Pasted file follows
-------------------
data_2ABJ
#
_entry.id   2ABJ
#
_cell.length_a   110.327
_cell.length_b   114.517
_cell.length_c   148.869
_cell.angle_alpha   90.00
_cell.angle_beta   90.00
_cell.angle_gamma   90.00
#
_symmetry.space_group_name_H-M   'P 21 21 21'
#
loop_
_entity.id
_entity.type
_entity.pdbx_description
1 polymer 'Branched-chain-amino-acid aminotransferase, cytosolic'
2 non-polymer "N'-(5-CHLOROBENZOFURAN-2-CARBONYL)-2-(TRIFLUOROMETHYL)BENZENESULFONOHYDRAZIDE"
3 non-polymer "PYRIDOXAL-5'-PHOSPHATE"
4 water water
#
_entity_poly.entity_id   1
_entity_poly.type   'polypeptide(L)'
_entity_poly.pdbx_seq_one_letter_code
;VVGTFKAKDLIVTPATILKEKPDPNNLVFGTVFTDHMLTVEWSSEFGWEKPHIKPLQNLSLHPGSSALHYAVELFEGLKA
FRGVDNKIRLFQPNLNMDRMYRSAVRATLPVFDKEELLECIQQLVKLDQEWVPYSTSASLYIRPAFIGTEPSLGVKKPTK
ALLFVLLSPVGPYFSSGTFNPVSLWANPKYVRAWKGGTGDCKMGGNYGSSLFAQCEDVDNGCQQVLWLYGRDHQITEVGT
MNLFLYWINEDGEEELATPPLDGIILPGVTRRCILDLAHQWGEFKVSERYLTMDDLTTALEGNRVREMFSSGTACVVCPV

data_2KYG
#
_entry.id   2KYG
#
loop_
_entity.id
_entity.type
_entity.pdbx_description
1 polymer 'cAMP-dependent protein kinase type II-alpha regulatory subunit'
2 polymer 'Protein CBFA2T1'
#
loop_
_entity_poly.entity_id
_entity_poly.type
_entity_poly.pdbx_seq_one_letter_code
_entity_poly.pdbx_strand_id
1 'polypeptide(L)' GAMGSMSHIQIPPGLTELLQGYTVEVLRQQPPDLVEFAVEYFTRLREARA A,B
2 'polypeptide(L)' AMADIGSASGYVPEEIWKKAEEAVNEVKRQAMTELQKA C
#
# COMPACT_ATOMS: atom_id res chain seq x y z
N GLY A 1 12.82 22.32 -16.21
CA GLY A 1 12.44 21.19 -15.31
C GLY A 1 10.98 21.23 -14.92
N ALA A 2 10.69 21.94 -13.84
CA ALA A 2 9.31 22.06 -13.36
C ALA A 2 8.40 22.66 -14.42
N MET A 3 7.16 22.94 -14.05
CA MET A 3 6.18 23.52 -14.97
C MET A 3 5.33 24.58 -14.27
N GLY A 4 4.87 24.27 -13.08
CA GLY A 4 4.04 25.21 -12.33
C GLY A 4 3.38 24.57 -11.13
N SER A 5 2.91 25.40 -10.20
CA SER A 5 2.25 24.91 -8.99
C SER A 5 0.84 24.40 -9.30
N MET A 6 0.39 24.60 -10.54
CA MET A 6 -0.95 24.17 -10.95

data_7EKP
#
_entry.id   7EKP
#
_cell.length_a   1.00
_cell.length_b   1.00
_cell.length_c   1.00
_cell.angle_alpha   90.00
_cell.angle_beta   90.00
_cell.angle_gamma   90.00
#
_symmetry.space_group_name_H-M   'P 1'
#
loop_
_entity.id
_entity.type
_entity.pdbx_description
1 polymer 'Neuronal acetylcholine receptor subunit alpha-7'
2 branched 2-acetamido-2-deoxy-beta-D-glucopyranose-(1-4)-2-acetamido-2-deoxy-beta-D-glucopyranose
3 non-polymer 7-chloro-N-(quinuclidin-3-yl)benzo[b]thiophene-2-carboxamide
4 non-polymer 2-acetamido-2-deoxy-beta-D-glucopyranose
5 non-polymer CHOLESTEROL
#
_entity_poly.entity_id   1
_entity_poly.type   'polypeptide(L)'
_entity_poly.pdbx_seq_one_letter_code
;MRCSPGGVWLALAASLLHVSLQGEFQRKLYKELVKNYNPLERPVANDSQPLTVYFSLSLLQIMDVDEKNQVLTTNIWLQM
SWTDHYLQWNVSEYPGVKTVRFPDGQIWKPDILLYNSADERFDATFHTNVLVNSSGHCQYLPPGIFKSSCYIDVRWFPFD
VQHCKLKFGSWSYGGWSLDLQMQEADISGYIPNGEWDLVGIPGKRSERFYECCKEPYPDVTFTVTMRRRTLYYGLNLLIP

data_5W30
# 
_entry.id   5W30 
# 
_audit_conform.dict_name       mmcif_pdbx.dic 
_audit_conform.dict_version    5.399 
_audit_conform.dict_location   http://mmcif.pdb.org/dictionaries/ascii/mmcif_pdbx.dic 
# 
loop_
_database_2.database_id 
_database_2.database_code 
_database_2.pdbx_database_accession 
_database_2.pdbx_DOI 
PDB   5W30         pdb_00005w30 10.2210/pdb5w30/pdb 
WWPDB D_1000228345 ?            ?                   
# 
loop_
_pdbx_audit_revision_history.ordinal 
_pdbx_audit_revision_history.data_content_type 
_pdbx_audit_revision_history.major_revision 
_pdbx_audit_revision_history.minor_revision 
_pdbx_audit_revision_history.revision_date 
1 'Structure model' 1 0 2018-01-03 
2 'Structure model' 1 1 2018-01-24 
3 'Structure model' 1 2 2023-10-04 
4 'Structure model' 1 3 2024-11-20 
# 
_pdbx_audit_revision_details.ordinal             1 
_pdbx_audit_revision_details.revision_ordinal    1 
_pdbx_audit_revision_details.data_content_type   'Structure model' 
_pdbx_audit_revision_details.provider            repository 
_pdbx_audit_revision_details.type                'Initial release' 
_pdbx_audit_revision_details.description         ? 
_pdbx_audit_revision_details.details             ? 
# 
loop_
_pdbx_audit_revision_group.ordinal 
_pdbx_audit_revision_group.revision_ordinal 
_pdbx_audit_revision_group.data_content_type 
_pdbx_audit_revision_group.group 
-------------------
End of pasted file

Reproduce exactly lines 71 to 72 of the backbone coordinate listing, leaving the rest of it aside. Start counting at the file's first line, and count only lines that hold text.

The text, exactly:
_cell.length_a   1.00
_cell.length_b   1.00